A fancy app which was certified as a contraceptive method in Europe by the German medicines agency Tüv Süd, based on its claim to be 93% effective, has been found to be leading to many unintended pregnancies. In January 2018, it was reported for investigation to the Swedish Medical Products Agency after one hospital found 37 cases of pregnancies in women using it among 668 women seeking abortions in a three-month period in late 2017. Described in the 17 January 2018 Guardian in as a “smartphone application that marries hi-tech algorithms with the old-fashioned rhythm method”, these pregnancies should be no surprise. The fact is, no matter how you dress up the rhythm method, it fails – and it fails a lot. That’s why safe, effective contraceptive methods were developed in the second half of the 20th century.
But it seems the facts about this ineffective method have not travelled very far yet. On 24 July 2018, Guardian journalist Dawn Foster wrote: “Amid the targeted ads in my social media feeds, a war is playing out: two apps aggressively vie for my attention, stalking me from the sidebars of my browser and comprising every third photo in my Instagram feed – one offering to track my ovulation and get me pregnant, the other offering to do the same, but promising I won’t find myself in the family way.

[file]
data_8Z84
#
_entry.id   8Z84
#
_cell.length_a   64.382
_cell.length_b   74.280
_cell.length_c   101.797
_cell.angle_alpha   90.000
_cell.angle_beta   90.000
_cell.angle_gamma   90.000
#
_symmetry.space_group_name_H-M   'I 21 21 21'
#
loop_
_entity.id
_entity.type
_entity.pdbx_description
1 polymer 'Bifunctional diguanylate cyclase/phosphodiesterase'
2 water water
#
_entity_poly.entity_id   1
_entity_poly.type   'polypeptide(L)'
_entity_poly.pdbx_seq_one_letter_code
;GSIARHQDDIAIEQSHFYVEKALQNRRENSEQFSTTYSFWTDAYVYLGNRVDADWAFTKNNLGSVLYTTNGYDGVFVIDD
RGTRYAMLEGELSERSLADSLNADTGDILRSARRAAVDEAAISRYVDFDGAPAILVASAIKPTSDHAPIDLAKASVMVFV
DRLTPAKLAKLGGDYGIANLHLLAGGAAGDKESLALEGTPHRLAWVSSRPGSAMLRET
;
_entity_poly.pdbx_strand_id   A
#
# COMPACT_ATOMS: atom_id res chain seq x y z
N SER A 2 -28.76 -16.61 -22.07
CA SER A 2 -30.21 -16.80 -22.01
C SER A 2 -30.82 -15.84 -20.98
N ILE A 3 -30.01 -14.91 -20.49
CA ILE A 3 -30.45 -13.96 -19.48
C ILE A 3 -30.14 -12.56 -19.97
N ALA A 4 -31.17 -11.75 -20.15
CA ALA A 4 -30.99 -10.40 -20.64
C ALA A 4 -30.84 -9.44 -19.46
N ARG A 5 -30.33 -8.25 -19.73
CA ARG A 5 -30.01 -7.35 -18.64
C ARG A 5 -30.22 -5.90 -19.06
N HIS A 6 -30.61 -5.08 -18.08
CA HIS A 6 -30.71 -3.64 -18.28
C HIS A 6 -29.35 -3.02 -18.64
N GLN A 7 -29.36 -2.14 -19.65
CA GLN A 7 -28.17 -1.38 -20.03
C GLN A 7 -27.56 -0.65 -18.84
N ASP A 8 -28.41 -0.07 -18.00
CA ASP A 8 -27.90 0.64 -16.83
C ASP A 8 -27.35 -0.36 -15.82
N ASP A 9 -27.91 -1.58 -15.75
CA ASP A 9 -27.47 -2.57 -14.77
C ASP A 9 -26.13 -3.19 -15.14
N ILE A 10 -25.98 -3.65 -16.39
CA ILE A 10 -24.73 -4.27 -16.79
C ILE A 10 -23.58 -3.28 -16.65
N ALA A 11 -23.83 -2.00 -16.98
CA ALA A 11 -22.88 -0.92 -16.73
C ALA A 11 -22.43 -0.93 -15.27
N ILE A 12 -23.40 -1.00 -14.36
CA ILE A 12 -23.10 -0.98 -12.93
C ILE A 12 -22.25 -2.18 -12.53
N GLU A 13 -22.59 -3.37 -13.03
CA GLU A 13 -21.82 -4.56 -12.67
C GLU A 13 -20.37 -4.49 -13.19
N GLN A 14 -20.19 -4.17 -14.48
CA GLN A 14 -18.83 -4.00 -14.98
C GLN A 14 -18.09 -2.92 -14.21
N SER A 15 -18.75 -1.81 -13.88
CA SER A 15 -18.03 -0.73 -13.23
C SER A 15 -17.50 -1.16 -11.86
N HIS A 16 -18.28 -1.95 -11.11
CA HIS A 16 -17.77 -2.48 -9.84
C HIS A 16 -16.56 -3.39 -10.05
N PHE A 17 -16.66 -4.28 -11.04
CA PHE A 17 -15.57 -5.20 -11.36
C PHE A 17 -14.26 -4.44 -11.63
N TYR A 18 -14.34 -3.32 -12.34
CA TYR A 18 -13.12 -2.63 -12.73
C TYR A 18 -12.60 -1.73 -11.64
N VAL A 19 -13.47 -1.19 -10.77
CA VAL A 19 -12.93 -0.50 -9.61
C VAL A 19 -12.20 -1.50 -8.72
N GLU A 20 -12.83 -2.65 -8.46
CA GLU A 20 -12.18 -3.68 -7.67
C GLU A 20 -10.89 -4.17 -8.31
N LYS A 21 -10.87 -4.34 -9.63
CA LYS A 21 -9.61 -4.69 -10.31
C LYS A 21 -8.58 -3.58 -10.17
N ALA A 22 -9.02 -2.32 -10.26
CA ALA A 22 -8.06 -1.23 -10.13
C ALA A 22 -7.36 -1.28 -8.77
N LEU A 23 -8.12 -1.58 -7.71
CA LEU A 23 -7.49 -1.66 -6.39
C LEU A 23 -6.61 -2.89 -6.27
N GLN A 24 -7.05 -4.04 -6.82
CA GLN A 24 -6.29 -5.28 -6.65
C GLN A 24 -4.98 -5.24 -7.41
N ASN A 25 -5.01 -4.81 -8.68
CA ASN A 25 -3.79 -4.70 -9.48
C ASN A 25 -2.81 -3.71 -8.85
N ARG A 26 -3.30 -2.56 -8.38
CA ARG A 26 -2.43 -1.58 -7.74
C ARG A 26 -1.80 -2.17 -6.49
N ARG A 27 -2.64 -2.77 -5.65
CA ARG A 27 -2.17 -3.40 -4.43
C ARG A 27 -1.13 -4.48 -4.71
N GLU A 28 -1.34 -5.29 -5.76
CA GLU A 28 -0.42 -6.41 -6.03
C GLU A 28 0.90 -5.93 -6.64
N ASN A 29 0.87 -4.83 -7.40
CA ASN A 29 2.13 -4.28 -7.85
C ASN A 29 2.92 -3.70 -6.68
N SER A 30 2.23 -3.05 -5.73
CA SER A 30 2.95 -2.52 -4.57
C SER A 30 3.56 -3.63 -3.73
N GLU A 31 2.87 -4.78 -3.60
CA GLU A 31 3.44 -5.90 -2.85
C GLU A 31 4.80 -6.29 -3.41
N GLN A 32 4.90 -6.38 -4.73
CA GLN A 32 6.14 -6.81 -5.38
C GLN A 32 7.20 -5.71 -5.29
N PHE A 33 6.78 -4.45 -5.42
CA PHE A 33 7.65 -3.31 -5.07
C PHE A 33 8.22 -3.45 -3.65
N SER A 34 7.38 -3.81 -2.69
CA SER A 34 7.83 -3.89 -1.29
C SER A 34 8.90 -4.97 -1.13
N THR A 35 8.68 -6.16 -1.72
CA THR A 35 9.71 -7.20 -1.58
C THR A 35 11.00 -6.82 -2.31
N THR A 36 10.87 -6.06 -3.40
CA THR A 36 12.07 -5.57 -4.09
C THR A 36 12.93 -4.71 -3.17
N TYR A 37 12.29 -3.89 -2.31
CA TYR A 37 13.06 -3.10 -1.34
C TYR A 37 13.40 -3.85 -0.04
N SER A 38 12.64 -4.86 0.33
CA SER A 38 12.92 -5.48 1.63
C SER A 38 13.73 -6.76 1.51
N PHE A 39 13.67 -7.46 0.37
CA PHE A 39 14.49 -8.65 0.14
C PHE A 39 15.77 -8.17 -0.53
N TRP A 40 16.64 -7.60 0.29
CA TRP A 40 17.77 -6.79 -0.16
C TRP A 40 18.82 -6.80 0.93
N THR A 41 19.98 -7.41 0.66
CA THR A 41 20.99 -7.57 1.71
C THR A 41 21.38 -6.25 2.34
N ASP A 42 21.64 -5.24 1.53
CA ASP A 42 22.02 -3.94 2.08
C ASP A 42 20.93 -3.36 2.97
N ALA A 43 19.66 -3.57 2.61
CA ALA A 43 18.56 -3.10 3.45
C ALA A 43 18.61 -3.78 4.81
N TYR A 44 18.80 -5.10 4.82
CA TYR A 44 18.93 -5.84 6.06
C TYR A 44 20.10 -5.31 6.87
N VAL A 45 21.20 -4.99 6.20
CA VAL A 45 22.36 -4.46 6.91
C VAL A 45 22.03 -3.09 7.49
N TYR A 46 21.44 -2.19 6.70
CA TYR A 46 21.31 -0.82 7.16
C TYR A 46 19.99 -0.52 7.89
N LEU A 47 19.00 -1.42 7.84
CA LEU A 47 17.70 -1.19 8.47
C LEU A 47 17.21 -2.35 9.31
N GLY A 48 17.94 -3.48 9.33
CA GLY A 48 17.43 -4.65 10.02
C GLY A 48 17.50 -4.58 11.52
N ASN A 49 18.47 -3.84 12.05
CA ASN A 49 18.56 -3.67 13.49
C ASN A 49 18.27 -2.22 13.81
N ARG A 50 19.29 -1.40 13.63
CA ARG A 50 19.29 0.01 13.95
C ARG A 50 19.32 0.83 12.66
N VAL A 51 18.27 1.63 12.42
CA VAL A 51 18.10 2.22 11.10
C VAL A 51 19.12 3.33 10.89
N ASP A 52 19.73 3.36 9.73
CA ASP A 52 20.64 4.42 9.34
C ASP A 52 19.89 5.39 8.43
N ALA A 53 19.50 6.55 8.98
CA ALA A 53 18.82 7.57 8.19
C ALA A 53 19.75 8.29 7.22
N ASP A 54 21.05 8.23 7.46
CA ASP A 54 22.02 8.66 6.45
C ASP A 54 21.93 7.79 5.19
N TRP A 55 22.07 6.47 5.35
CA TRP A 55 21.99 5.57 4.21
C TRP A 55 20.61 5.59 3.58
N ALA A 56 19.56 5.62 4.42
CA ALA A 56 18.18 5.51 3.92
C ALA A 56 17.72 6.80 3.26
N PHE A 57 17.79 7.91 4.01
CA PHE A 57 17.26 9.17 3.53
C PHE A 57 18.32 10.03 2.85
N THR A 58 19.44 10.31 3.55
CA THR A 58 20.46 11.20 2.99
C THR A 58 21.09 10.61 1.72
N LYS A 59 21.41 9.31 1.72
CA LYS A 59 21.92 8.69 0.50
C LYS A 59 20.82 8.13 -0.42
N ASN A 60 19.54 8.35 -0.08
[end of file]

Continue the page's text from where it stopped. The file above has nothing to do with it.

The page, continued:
The latter seems to be winning the war, with quirky gifs and videos showing young women waking up and gleefully taking their temperature, inputting digits into their colourful app, and being told they can throw barrier contraception to the wind that day. It’s sold as being hyper-scientific… and “without a single side-effect”: unless, of course you count unintended pregnancy as a side-effect.”
By July 2018, the company selling the app for £60 per year with a free thermometer thrown in, had registered more than 700,000 users from more than 200 countries, 125,000 of them in the UK alone.
If you would like to read the stories of a number of young women who fell for it and then fell pregnant, try this recent Guardian article. One 32-yer-old woman stopped using the method after four months because she was getting 8-10 “red days” each month, that is, days where she was at risk of pregnancy. She thought that couldn’t be right, yet it is more than feasible that women may be at risk of pregnancy for that many days each month. But every woman is different, and not all menstrual cycles are the same. That’s why the method is a scam – unless you would be happy to find yourself pregnant if you use it.
Meanwhile, the Swedish Medical Agency is six months into its investigation, but the Guardian says: “Reports of unwanted pregnancies have not, however, had any negative effect on the business.”